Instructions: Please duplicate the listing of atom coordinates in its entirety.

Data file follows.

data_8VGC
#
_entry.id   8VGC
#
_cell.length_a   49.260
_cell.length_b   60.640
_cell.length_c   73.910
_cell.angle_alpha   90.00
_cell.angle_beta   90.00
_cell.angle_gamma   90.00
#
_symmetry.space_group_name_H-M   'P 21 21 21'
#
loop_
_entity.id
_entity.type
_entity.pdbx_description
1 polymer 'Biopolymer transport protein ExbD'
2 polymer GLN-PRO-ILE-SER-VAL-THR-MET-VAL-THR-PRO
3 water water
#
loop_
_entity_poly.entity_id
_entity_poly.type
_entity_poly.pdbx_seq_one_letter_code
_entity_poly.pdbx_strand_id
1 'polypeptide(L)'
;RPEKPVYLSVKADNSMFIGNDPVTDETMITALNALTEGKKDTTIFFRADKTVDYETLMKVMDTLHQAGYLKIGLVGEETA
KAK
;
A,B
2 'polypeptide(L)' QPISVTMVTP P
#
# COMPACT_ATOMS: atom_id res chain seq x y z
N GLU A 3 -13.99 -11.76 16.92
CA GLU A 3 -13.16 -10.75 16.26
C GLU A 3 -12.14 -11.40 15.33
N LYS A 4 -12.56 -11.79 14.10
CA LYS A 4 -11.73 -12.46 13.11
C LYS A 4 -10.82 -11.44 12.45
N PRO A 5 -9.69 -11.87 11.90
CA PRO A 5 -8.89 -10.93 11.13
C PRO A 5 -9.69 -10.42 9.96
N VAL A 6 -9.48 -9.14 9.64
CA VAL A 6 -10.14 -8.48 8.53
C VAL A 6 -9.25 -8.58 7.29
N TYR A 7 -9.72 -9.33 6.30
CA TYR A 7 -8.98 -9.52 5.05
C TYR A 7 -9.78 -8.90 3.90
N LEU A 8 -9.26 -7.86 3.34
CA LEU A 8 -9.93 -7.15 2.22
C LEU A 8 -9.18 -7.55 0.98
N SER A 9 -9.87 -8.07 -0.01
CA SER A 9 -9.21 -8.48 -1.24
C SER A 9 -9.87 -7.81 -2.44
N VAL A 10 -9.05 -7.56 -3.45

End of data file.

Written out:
data_8VGC
#
_entry.id   8VGC
#
_cell.length_a   49.260
_cell.length_b   60.640
_cell.length_c   73.910
_cell.angle_alpha   90.00
_cell.angle_beta   90.00
_cell.angle_gamma   90.00
#
_symmetry.space_group_name_H-M   'P 21 21 21'
#
loop_
_entity.id
_entity.type
_entity.pdbx_description
1 polymer 'Biopolymer transport protein ExbD'
2 polymer GLN-PRO-ILE-SER-VAL-THR-MET-VAL-THR-PRO
3 water water
#
loop_
_entity_poly.entity_id
_entity_poly.type
_entity_poly.pdbx_seq_one_letter_code
_entity_poly.pdbx_strand_id
1 'polypeptide(L)'
;RPEKPVYLSVKADNSMFIGNDPVTDETMITALNALTEGKKDTTIFFRADKTVDYETLMKVMDTLHQAGYLKIGLVGEETA
KAK
;
A,B
2 'polypeptide(L)' QPISVTMVTP P
#
# COMPACT_ATOMS: atom_id res chain seq x y z
N GLU A 3 -13.99 -11.76 16.92
CA GLU A 3 -13.16 -10.75 16.26
C GLU A 3 -12.14 -11.40 15.33
N LYS A 4 -12.56 -11.79 14.10
CA LYS A 4 -11.73 -12.46 13.11
C LYS A 4 -10.82 -11.44 12.45
N PRO A 5 -9.69 -11.87 11.90
CA PRO A 5 -8.89 -10.93 11.13
C PRO A 5 -9.69 -10.42 9.96
N VAL A 6 -9.48 -9.14 9.64
CA VAL A 6 -10.14 -8.48 8.53
C VAL A 6 -9.25 -8.58 7.29
N TYR A 7 -9.72 -9.33 6.30
CA TYR A 7 -8.98 -9.52 5.05
C TYR A 7 -9.78 -8.90 3.90
N LEU A 8 -9.26 -7.86 3.34
CA LEU A 8 -9.93 -7.15 2.22
C LEU A 8 -9.18 -7.55 0.98
N SER A 9 -9.87 -8.07 -0.01
CA SER A 9 -9.21 -8.48 -1.24
C SER A 9 -9.87 -7.81 -2.44
N VAL A 10 -9.05 -7.56 -3.45